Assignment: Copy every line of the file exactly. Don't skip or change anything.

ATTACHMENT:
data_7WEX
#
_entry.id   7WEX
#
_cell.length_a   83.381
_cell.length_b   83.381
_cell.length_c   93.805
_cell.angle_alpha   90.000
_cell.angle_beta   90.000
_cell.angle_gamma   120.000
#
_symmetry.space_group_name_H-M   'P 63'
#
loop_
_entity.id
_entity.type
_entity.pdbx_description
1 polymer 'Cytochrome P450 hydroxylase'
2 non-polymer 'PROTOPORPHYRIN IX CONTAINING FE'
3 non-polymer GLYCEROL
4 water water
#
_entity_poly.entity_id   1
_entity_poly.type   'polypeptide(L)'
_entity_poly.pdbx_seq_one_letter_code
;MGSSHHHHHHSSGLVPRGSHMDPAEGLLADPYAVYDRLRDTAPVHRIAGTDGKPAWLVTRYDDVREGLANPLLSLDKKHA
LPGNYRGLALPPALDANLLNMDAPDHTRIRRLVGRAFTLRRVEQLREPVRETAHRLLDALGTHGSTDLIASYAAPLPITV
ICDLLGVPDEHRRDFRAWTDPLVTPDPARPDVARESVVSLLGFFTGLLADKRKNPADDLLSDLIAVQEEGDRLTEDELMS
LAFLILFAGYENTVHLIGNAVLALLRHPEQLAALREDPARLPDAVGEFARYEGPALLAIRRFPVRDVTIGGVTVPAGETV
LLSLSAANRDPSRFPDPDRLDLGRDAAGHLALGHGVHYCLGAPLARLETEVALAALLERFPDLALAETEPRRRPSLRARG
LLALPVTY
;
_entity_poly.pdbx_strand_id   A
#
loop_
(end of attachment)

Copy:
data_7WEX
#
_entry.id   7WEX
#
_cell.length_a   83.381
_cell.length_b   83.381
_cell.length_c   93.805
_cell.angle_alpha   90.000
_cell.angle_beta   90.000
_cell.angle_gamma   120.000
#
_symmetry.space_group_name_H-M   'P 63'
#
loop_
_entity.id
_entity.type
_entity.pdbx_description
1 polymer 'Cytochrome P450 hydroxylase'
2 non-polymer 'PROTOPORPHYRIN IX CONTAINING FE'
3 non-polymer GLYCEROL
4 water water
#
_entity_poly.entity_id   1
_entity_poly.type   'polypeptide(L)'
_entity_poly.pdbx_seq_one_letter_code
;MGSSHHHHHHSSGLVPRGSHMDPAEGLLADPYAVYDRLRDTAPVHRIAGTDGKPAWLVTRYDDVREGLANPLLSLDKKHA
LPGNYRGLALPPALDANLLNMDAPDHTRIRRLVGRAFTLRRVEQLREPVRETAHRLLDALGTHGSTDLIASYAAPLPITV
ICDLLGVPDEHRRDFRAWTDPLVTPDPARPDVARESVVSLLGFFTGLLADKRKNPADDLLSDLIAVQEEGDRLTEDELMS
LAFLILFAGYENTVHLIGNAVLALLRHPEQLAALREDPARLPDAVGEFARYEGPALLAIRRFPVRDVTIGGVTVPAGETV
LLSLSAANRDPSRFPDPDRLDLGRDAAGHLALGHGVHYCLGAPLARLETEVALAALLERFPDLALAETEPRRRPSLRARG
LLALPVTY
;
_entity_poly.pdbx_strand_id   A
#
loop_